Magazine article American Banker

Fed: Higher Rates Curbing Demand in Some Regions

Magazine article American Banker

Fed: Higher Rates Curbing Demand in Some Regions

Article excerpt

WASHINGTON -

Demand for credit was mixed in November, but higher rates turned off borrowers in some parts of the country, the Federal Reserve Board said Wednesday.

Demand for commercial and industrial loans was down or flat in St. Louis, Dallas, New York, Philadelphia, and Cleveland, according to the Beige Book, a periodic report on economic conditions compiled by the 12 Federal Reserve Banks.

Two Fed banks -- Boston and Minneapolis -- did not describe loan demand, while the Atlanta, Chicago, Kansas City, Mo., Richmond, Va., and San Francisco districts reported strong demand by businesses.

On consumer lending, most districts said demand continued "on an upward trend," but noted that some bankers are concerned higher rates may cause borrowers to pull back.

"Loan demand has softened in response to rate increases," according to the Federal Reserve Bank of Cleveland. "Competition for borrowers is stiff." The Cleveland, St. Louis, and San Francisco districts all said interest rate margins are narrowing.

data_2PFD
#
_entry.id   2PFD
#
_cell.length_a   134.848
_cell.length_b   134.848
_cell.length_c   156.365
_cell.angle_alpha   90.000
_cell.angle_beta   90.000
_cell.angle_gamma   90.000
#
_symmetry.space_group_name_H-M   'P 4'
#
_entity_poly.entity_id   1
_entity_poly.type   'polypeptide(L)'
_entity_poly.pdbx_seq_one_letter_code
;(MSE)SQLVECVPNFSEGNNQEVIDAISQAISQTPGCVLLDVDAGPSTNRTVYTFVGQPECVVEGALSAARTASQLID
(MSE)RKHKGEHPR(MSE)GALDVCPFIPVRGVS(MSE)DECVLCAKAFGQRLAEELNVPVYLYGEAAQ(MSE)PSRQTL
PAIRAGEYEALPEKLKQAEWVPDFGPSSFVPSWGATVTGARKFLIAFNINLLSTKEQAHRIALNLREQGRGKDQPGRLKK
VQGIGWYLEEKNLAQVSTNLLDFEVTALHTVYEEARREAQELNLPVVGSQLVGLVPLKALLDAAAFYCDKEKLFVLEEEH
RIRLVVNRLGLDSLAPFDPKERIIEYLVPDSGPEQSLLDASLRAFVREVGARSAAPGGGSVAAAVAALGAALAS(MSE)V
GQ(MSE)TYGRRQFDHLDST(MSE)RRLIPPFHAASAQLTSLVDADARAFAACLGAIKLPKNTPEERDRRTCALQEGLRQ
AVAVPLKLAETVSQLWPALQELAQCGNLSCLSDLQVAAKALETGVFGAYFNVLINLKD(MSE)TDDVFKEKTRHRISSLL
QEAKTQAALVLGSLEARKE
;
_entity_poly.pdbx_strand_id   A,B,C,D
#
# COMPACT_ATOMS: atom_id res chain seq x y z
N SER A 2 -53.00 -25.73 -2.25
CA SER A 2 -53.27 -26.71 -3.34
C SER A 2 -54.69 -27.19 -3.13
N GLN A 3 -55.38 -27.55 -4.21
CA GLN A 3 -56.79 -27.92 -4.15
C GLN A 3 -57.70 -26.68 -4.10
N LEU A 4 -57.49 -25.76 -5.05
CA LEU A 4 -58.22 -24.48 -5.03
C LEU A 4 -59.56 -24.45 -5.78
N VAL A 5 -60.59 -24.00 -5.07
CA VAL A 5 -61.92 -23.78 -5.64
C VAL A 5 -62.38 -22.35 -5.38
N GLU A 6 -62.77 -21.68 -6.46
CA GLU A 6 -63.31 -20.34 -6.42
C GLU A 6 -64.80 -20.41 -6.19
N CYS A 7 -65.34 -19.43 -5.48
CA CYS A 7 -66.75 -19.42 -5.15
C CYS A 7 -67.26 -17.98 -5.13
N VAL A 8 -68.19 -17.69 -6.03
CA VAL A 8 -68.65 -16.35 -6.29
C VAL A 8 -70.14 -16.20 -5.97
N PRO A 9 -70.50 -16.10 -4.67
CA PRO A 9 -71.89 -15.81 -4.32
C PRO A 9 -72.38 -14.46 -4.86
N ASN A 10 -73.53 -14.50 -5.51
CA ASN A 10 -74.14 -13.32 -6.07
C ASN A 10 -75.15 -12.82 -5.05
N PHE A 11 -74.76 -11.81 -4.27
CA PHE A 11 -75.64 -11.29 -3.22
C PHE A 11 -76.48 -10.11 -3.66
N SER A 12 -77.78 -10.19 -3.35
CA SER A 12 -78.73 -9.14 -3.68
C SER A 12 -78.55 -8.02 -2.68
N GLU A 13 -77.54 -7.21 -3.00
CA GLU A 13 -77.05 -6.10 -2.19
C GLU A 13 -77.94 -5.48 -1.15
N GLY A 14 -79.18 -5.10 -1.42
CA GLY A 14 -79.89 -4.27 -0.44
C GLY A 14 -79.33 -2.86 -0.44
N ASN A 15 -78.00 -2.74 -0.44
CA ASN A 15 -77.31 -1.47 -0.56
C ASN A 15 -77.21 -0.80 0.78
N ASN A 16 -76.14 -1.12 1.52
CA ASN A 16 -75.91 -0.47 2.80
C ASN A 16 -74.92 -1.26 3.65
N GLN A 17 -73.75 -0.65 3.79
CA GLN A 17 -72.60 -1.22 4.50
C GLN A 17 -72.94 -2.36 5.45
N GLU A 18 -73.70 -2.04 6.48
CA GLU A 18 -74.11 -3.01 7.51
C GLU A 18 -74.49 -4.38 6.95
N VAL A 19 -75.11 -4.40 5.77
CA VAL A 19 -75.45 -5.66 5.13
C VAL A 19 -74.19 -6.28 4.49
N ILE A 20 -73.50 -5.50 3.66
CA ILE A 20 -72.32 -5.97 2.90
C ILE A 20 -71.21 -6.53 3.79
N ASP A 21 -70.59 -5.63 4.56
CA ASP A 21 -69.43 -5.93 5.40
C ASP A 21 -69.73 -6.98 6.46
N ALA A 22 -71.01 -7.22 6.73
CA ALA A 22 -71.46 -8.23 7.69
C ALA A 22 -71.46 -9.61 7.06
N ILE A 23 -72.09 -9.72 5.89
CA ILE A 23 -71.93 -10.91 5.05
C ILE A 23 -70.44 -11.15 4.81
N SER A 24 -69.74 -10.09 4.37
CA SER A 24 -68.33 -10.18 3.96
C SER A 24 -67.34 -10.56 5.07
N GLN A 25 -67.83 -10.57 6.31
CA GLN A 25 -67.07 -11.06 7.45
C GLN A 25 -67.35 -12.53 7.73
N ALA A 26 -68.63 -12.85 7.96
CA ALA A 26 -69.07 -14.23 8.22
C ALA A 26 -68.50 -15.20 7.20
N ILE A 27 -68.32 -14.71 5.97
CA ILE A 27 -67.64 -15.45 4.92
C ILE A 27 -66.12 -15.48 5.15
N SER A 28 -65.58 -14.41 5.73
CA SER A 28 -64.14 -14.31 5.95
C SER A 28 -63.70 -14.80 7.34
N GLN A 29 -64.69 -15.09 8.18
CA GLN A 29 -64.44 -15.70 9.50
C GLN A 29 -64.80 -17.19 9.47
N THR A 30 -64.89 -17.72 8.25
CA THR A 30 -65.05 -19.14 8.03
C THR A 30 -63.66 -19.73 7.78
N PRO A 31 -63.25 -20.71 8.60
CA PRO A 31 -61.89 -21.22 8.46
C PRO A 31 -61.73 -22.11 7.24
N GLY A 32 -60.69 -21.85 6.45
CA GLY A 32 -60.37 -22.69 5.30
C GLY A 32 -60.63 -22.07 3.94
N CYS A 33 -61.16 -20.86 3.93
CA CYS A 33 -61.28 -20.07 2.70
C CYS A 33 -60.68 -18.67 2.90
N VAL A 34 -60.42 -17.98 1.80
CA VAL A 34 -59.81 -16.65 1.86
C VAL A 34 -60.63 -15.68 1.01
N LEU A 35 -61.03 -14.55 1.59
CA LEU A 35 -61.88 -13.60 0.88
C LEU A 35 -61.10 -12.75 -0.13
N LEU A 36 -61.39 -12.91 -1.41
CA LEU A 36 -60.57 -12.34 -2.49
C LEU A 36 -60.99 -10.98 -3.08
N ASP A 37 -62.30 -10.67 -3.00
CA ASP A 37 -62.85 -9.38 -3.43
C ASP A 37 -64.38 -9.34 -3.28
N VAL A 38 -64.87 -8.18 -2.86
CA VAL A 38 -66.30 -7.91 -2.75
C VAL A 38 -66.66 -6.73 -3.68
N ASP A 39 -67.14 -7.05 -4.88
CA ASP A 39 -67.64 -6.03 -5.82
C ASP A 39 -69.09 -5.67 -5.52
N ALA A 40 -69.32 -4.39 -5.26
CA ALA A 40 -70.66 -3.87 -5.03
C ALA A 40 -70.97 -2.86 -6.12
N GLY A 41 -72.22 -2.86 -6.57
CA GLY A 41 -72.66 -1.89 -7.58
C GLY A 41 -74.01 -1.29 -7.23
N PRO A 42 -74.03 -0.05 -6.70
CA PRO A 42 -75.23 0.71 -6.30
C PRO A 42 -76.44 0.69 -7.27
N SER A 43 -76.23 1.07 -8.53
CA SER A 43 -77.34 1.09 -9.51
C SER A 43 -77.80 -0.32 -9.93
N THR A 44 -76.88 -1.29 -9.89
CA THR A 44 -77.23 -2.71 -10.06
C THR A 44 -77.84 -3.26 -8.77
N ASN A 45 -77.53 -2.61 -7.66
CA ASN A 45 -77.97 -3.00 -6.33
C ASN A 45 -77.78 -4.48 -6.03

The New York Fed said interest rates climbed on both deposits and loans while the Kansas City Fed said the cost of credit rose.

The Fed's monetary policymaking arm -- the Federal Open Market Committee -- considers the Beige Book when setting interest rates. The committee's next meeting is scheduled for Dec. 21.

At its most recent meeting on Nov. 16, the committee raised both the federal funds and the discount rate by 25 basis points, to 5. …

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